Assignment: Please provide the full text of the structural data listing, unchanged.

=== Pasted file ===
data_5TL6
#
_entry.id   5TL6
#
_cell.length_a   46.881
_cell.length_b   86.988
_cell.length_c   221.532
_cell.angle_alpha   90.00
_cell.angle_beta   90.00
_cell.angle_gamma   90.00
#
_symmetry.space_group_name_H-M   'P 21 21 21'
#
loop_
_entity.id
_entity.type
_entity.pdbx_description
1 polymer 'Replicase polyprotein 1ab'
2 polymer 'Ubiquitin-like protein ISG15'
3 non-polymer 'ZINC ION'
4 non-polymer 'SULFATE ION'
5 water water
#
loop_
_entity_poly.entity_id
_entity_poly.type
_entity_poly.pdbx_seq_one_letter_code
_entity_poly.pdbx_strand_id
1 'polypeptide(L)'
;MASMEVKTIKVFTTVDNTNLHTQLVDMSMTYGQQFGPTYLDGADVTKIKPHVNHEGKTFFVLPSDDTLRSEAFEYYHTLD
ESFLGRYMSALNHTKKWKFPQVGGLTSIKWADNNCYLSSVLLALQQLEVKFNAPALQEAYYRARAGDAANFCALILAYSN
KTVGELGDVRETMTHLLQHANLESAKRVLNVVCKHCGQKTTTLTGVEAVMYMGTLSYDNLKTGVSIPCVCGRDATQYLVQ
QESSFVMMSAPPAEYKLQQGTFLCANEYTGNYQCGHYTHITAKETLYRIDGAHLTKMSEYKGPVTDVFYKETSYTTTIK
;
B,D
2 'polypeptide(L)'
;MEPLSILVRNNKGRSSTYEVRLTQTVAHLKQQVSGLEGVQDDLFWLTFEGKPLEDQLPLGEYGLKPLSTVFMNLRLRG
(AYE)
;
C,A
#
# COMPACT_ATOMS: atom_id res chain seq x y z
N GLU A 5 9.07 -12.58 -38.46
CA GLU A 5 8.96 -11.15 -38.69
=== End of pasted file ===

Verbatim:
data_5TL6
#
_entry.id   5TL6
#
_cell.length_a   46.881
_cell.length_b   86.988
_cell.length_c   221.532
_cell.angle_alpha   90.00
_cell.angle_beta   90.00
_cell.angle_gamma   90.00
#
_symmetry.space_group_name_H-M   'P 21 21 21'
#
loop_
_entity.id
_entity.type
_entity.pdbx_description
1 polymer 'Replicase polyprotein 1ab'
2 polymer 'Ubiquitin-like protein ISG15'
3 non-polymer 'ZINC ION'
4 non-polymer 'SULFATE ION'
5 water water
#
loop_
_entity_poly.entity_id
_entity_poly.type
_entity_poly.pdbx_seq_one_letter_code
_entity_poly.pdbx_strand_id
1 'polypeptide(L)'
;MASMEVKTIKVFTTVDNTNLHTQLVDMSMTYGQQFGPTYLDGADVTKIKPHVNHEGKTFFVLPSDDTLRSEAFEYYHTLD
ESFLGRYMSALNHTKKWKFPQVGGLTSIKWADNNCYLSSVLLALQQLEVKFNAPALQEAYYRARAGDAANFCALILAYSN
KTVGELGDVRETMTHLLQHANLESAKRVLNVVCKHCGQKTTTLTGVEAVMYMGTLSYDNLKTGVSIPCVCGRDATQYLVQ
QESSFVMMSAPPAEYKLQQGTFLCANEYTGNYQCGHYTHITAKETLYRIDGAHLTKMSEYKGPVTDVFYKETSYTTTIK
;
B,D
2 'polypeptide(L)'
;MEPLSILVRNNKGRSSTYEVRLTQTVAHLKQQVSGLEGVQDDLFWLTFEGKPLEDQLPLGEYGLKPLSTVFMNLRLRG
(AYE)
;
C,A
#
# COMPACT_ATOMS: atom_id res chain seq x y z
N GLU A 5 9.07 -12.58 -38.46
CA GLU A 5 8.96 -11.15 -38.69